3 Big Reasons To Buy BHP Billiton plc Today

Is BHP Billiton plc (LON:BLT) too big to fail? Roland Head explains his case for investing in the commodities giant.

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The global financial crisis made ‘too big to fail’ a catchphrase that was applied to many of the world’s biggest banks, which governments belatedly discovered would cause catastrophic damage to the global economy, if they were allowed to fail.

However, I think there is a second type of business that’s too big to fail. One example is global commodities giant BHP Billiton (LSE: BLT) (NYSE: BBL.US), which has a market capitalisation of £100bn and is the fifth largest company in the FTSE 100, ahead of big names such as BP (£84bn), Rio Tinto (£54bn) and commodities and mining giant Glencore Xstrata (£41bn).

BHP’s scale, profitability and diversity give its business a substantial economic moat, in my view, and I think it is unlikely to fail in my lifetime.

Three key strengths

The scale of BHP’s operations is hard to grasp; last year, it produced 187m tonnes of iron ore, 236m barrels of oil equivalent (nearly 30% of BP’s current production) and 1.2m tonnes of copper, along with 111m tonnes of coal.

BHP is also extremely profitable. In the 2012/13 financial year, BHP’s sold $20bn worth of iron ore at a gross profit margin of 55%. Gross profits from petroleum were a healthy 42%, while copper’s gross margin was 30%. Although the cost of developing new assets is high, this is clearly a business that can withstand lower commodity prices when necessary.

BHP’s final strength is its geographic diversity. Its operations are scattered all over the world, but most of its key businesses are in stable, developed countries such as Australia, reducing political and operational risks.

Compelling valuation

In other sectors, a company with such lucrative, large-scale assets would be highly valued, but the commodities sector is still winding down from the boom of the last decade and adjusting to a slower pace of growth.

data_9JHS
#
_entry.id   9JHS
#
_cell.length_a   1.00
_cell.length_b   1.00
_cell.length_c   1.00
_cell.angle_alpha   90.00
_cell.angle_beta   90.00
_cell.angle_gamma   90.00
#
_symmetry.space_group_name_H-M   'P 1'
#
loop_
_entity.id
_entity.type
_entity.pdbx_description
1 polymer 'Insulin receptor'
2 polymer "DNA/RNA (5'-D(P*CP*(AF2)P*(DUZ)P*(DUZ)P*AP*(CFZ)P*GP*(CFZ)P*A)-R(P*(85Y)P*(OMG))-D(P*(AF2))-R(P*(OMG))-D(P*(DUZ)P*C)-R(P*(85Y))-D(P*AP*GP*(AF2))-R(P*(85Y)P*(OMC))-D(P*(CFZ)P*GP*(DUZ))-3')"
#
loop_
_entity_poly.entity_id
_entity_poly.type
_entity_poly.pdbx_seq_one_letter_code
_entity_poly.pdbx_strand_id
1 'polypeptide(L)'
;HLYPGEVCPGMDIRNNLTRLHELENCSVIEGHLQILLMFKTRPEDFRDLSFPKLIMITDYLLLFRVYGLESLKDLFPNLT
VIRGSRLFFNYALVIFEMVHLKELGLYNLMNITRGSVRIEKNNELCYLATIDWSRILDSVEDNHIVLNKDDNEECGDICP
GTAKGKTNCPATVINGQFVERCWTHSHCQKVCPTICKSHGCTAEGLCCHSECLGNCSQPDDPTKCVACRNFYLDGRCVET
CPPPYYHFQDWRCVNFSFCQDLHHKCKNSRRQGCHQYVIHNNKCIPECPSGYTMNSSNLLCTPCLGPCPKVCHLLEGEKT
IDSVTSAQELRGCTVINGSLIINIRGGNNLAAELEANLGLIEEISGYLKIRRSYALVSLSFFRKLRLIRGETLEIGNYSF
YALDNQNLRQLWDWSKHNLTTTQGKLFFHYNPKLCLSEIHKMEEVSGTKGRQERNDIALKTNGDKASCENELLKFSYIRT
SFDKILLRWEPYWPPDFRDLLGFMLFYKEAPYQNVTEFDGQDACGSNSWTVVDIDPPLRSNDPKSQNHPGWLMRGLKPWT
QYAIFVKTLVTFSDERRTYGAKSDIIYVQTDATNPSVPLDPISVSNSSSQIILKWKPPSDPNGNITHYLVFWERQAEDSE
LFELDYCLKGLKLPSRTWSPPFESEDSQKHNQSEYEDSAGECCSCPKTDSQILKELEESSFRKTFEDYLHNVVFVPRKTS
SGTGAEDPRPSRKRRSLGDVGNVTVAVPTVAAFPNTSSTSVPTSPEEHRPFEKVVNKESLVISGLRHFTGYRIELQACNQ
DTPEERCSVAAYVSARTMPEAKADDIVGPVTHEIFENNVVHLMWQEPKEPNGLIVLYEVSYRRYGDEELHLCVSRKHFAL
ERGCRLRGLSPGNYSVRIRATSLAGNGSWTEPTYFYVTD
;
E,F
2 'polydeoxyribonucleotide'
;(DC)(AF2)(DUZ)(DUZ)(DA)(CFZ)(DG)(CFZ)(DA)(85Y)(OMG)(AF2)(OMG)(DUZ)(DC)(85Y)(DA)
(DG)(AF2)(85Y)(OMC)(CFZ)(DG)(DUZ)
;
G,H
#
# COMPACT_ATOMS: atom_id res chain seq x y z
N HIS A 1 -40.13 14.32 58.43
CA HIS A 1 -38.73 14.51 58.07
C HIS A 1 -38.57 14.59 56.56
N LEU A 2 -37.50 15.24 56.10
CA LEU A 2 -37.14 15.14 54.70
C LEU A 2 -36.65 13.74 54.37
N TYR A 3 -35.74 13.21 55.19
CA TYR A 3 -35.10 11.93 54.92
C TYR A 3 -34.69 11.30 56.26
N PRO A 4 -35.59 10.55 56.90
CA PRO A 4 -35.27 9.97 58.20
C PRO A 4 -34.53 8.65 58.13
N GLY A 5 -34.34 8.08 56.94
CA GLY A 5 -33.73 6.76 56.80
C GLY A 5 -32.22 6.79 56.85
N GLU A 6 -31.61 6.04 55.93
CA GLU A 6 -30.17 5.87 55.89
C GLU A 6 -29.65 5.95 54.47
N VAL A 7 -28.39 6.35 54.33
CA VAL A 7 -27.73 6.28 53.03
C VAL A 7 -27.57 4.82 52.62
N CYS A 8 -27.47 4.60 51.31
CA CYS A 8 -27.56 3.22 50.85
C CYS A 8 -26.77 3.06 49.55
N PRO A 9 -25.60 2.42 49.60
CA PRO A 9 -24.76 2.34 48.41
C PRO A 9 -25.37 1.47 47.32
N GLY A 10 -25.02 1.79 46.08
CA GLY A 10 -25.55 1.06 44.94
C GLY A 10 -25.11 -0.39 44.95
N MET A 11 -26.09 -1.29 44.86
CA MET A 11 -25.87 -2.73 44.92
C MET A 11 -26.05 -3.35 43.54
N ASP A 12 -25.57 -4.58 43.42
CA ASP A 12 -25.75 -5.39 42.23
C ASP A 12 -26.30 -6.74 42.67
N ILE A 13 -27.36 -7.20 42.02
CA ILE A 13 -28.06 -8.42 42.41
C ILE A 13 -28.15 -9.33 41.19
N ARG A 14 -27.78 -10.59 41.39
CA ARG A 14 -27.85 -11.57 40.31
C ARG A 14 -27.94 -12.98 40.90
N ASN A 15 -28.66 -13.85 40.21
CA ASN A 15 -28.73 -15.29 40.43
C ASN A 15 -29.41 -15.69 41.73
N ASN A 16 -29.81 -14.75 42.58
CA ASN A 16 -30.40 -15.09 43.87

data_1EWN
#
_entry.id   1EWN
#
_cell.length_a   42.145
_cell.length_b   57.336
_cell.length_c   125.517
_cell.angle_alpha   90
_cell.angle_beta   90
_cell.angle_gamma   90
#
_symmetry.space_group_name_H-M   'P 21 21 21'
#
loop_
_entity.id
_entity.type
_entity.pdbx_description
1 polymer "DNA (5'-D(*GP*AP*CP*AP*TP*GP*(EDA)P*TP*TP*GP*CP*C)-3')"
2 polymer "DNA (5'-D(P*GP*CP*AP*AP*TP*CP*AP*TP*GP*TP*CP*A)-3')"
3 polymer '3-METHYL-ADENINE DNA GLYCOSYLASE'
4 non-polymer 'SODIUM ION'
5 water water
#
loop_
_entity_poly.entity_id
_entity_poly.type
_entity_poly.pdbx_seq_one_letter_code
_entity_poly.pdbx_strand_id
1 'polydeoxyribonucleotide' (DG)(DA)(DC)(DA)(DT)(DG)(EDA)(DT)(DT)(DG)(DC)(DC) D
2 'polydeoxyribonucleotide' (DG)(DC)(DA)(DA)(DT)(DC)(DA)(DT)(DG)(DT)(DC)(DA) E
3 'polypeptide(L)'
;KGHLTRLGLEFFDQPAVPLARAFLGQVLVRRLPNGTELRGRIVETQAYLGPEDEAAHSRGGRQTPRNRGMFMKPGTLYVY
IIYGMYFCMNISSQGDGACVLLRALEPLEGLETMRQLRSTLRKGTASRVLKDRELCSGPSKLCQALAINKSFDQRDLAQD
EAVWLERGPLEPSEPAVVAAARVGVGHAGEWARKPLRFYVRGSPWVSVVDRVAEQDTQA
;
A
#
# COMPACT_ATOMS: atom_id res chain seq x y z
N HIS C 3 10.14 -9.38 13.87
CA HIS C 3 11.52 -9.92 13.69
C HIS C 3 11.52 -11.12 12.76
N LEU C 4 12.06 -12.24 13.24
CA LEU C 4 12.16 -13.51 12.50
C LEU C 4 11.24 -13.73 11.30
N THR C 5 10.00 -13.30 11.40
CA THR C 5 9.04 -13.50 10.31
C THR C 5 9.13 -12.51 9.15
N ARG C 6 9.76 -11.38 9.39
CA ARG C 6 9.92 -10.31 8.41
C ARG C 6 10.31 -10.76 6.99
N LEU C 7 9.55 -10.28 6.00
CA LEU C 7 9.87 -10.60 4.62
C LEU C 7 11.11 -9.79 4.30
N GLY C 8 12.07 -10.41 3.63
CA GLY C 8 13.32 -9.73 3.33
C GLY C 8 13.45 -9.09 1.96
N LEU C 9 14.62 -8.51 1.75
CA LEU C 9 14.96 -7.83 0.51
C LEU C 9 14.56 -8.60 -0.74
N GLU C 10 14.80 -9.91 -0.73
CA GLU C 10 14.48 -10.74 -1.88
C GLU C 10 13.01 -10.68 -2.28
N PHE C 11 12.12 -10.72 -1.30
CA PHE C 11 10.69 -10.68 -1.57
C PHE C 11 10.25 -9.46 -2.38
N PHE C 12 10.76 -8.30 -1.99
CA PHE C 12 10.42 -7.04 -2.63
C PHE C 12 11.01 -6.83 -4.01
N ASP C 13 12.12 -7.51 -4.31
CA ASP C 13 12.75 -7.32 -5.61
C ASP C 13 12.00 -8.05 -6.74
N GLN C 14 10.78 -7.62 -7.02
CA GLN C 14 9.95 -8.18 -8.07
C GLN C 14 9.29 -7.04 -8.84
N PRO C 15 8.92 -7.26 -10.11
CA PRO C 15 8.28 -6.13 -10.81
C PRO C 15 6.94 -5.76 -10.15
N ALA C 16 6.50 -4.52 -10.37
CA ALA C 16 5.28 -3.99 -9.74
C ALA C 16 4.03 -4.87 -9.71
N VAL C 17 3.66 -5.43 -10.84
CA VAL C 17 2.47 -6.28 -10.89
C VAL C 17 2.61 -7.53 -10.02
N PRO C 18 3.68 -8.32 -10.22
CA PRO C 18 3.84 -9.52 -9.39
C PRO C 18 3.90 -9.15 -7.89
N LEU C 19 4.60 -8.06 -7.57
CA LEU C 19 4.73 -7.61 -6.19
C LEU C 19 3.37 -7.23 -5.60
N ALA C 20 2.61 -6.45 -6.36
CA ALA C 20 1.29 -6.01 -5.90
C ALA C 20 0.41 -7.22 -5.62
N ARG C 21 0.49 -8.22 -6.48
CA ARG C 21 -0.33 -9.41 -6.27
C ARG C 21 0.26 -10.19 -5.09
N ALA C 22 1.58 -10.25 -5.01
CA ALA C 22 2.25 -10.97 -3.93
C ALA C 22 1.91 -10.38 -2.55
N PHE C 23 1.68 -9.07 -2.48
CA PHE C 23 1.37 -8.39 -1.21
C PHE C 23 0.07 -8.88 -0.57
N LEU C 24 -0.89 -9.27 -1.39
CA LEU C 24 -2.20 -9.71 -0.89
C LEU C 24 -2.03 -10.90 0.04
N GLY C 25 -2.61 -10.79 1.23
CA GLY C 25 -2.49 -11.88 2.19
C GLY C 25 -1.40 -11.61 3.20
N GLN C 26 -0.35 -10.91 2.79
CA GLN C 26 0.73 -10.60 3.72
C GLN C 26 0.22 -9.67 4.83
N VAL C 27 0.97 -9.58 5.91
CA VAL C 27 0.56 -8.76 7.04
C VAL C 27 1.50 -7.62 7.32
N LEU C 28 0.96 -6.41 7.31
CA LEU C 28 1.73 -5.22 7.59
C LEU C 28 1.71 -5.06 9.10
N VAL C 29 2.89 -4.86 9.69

As a result, big miners are only just beginning to come back into favour with the markets. BHP currently trades on a forecast P/E of 10 and a prospective yield of 4.2%, compared to 14 and 3.3% for the FTSE 100 as a whole.

BHP’s income credentials are excellent — its dividend has risen every year since at least 1998 — and I think it could be an excellent long-term ‘buy and forget’ share, which will provide income investors with a commodity-backed income, to complement dividends from other sectors.

An inflation-beating income?

If you already own shares in BHP Billiton, then you may be interested to learn about the Motley Fool’s latest recommendation for income investors.

The Fool’s analysts have named the share The Top Income Share For Todayand believe that in addition to an inflation-beating 5.7% dividend yield, its shares are currently undervalued by approximately 15%.

If you’d like to learn more about this blue chip dividend share, then click here to download the Fool’s exclusive free report, which will only be available for a limited period.

> Roland owns shares in BP and Rio Tinto but does not own shares in any of the other companies mentioned in this article.

Should you invest, the value of your investment may rise or fall and your capital is at risk. Before investing, your individual circumstances should be assessed. Consider taking independent financial advice.

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